Reversible Cognitive Decline Accompanies Migraine and Cluster Headaches

Authors

  • John S. Meyer MD,

    1. From the Cerebrovascular Research, Baylor College of Medicine, Houston, Tex (Drs Meyer and Rauch, and Ms Crawford).
    2. Veteran's Administration Medical Center and the Departments of Neurology, Baylor College of Medicine, Houston, Tex (Drs Meyer and Rauch, and Ms Crawford).
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  • John Thornby PhD,

    1. Biostatistical Laboratories, Baylor College of Medicine, Houston, Tex (Dr Thornby).
    2. Family and Community Medicine, Baylor College of Medicine, Houston, Tex (Dr Thornby).
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  • Kate Crawford BS, LVN,

    1. From the Cerebrovascular Research, Baylor College of Medicine, Houston, Tex (Drs Meyer and Rauch, and Ms Crawford).
    2. Veteran's Administration Medical Center and the Departments of Neurology, Baylor College of Medicine, Houston, Tex (Drs Meyer and Rauch, and Ms Crawford).
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  • Gaiane M. Rauch MD, PhD

    1. From the Cerebrovascular Research, Baylor College of Medicine, Houston, Tex (Drs Meyer and Rauch, and Ms Crawford).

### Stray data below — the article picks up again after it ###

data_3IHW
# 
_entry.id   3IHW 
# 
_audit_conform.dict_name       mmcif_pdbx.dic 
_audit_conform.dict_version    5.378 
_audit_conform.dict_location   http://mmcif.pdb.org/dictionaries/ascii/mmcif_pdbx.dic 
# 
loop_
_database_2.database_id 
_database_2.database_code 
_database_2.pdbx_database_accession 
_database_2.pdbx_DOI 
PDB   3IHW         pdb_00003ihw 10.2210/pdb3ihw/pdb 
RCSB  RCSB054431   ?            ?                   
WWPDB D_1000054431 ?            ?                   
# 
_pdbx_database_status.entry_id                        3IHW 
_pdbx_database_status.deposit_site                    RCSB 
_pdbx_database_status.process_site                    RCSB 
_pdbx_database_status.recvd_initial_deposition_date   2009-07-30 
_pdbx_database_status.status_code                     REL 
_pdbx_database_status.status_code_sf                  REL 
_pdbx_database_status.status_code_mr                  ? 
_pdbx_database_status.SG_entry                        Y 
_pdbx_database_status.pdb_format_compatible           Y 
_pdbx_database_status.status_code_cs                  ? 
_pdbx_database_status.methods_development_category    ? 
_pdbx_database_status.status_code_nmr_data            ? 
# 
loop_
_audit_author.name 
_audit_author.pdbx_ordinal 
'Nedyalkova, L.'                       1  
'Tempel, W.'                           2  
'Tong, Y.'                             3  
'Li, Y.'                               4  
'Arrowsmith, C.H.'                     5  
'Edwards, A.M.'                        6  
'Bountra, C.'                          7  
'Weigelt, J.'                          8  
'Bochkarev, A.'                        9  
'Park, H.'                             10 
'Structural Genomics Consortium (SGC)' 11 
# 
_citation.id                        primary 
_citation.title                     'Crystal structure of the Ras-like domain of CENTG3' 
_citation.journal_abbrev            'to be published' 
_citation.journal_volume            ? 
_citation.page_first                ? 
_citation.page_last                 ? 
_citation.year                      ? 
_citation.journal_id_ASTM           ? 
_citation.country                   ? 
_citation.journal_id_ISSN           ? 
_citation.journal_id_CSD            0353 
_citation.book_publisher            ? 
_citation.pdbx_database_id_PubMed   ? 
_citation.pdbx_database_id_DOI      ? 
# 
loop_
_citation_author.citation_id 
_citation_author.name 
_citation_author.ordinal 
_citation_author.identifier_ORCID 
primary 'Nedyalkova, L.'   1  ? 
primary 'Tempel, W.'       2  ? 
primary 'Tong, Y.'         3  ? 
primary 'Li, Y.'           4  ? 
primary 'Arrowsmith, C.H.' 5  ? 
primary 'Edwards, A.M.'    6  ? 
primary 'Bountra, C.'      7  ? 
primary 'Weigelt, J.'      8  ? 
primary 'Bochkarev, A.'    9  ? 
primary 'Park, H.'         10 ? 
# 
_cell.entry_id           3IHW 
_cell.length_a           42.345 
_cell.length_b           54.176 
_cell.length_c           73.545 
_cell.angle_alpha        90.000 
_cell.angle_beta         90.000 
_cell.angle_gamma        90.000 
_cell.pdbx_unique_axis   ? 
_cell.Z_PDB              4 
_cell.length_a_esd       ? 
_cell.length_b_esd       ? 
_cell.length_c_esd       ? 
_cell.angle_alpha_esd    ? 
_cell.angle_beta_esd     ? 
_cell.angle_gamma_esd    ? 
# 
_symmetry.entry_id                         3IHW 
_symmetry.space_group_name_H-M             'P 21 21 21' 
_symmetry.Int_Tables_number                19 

2. Veteran's Administration Medical Center and the Departments of Neurology, Baylor College of Medicine, Houston, Tex (Drs Meyer and Rauch, and Ms Crawford).
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Address all correspondence to Dr. John Stirling Meyer, Room 225, Building 110, VAMC, 2002 Holcombe Boulevard, 151A, Houston, TX 77030.

Abstract

Vascular headaches, including migraine, cluster, and migrainous transformation to chronic daily headaches, are disabling. During and shortly after headache intervals, difficulties are reported in concentration, comprehension, and communication, not accounted for by nausea, photophobia, or sonophobia. These interfere with interpersonal relations and performance at work with economic loss. The hypothesis tested and reported here is that cognitive impairments comprise an important part of vascular headache diatheses. One hundred ninety-six otherwise normative subjects suffering from migraine or cluster, but not tension-type, headaches (136 women, 63 men; mean age, 46 years) participated in an outpatient prospective trial. One hundred thirty-three patients had migraine without aura, 39 migraine with aura, 11 periodic cluster (by IHS criteria), and 13 had migrainous transformation into chronic daily headaches. Neuropsychological testing was compared with and without headaches, by combined Mini-Mental Status Examination (MMSE), Cognitive Capacity Screening Examination (CCSE), and Hamilton Depression Rating Scale (HDRS). During headache intervals, significant decline was measured in both CCSE and MMSE scores (P < .001) without HDRS change in all types of vascular headache and independent of headache severity, which often improved, or associated physical symptoms. Cognitive decline was promptly relieved by serotonin agonists and sleep. Disorders of cerebral serotoninergic projection systems appear to cause these reversible cognitive impairments.

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